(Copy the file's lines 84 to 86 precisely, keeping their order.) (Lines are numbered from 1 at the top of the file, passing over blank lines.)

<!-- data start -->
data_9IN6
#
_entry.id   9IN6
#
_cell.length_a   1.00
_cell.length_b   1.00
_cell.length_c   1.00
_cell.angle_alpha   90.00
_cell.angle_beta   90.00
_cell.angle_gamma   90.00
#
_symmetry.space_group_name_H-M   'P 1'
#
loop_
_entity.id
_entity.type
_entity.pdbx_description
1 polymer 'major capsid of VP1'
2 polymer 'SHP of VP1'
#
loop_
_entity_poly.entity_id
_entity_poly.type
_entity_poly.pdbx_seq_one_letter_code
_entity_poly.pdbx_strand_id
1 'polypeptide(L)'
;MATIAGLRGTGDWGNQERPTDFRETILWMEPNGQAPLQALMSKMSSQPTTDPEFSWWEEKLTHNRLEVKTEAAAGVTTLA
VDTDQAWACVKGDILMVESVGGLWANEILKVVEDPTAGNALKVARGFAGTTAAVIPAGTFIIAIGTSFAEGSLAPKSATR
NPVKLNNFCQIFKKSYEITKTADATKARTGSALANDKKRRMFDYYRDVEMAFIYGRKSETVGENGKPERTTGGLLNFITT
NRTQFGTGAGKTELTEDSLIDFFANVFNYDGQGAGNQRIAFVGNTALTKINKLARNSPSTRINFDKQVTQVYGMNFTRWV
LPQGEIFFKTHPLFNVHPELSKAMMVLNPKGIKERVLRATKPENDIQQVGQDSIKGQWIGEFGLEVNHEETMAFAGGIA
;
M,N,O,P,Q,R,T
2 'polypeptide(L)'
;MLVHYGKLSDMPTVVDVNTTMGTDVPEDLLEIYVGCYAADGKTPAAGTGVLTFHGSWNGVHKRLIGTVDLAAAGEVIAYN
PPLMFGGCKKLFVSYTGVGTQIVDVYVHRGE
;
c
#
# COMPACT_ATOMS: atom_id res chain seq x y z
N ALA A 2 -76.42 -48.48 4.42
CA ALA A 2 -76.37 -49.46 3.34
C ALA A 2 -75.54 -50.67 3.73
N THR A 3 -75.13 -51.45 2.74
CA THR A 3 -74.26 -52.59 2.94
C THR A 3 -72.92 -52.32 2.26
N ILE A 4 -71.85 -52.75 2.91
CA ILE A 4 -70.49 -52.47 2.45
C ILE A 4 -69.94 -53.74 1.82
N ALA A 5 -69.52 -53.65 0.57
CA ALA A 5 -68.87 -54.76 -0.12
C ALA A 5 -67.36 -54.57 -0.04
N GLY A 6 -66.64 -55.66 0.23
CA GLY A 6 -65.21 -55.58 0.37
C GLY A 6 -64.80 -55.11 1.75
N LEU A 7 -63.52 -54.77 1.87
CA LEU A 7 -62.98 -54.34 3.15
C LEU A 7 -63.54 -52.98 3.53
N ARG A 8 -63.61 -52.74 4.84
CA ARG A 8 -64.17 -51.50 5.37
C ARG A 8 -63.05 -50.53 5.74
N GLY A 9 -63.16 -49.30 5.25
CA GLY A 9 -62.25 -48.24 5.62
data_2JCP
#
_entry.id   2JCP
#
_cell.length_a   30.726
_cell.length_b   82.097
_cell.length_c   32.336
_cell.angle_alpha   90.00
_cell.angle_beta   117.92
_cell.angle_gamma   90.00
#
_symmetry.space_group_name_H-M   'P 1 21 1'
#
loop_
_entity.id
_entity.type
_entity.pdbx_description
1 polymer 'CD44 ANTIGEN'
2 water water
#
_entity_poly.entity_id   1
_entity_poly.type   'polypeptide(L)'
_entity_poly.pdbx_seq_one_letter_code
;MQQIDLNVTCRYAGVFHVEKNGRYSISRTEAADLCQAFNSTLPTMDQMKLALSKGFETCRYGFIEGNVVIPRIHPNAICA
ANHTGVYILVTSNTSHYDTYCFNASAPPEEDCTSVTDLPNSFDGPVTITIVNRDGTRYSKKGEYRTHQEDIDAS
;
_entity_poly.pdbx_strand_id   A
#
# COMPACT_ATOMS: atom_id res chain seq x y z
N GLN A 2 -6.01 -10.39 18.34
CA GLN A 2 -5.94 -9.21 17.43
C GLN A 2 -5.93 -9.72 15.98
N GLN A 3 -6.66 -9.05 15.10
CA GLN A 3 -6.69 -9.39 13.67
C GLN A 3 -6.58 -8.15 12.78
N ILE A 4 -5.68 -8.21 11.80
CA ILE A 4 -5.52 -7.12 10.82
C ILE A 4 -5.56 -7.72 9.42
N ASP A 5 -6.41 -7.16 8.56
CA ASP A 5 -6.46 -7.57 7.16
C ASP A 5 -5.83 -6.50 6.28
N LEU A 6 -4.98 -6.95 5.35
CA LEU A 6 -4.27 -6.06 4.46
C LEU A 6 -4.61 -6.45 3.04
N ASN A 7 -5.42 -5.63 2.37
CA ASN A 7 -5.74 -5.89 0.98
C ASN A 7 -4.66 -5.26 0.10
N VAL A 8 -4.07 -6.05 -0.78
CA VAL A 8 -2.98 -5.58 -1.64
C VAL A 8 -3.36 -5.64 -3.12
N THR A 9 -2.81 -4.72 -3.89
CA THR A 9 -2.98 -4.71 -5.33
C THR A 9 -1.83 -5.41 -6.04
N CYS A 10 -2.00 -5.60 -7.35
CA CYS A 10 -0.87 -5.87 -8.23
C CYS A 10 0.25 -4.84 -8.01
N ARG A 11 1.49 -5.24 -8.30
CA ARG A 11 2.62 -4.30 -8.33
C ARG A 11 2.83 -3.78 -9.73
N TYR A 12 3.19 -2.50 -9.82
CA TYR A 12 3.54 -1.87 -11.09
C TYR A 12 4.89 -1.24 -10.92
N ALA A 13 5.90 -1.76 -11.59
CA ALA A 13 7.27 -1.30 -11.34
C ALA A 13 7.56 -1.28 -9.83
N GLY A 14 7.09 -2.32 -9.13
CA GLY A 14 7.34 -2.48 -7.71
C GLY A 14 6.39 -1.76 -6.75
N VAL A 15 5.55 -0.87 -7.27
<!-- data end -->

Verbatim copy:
_entity_poly.entity_id   1
_entity_poly.type   'polypeptide(L)'
_entity_poly.pdbx_seq_one_letter_code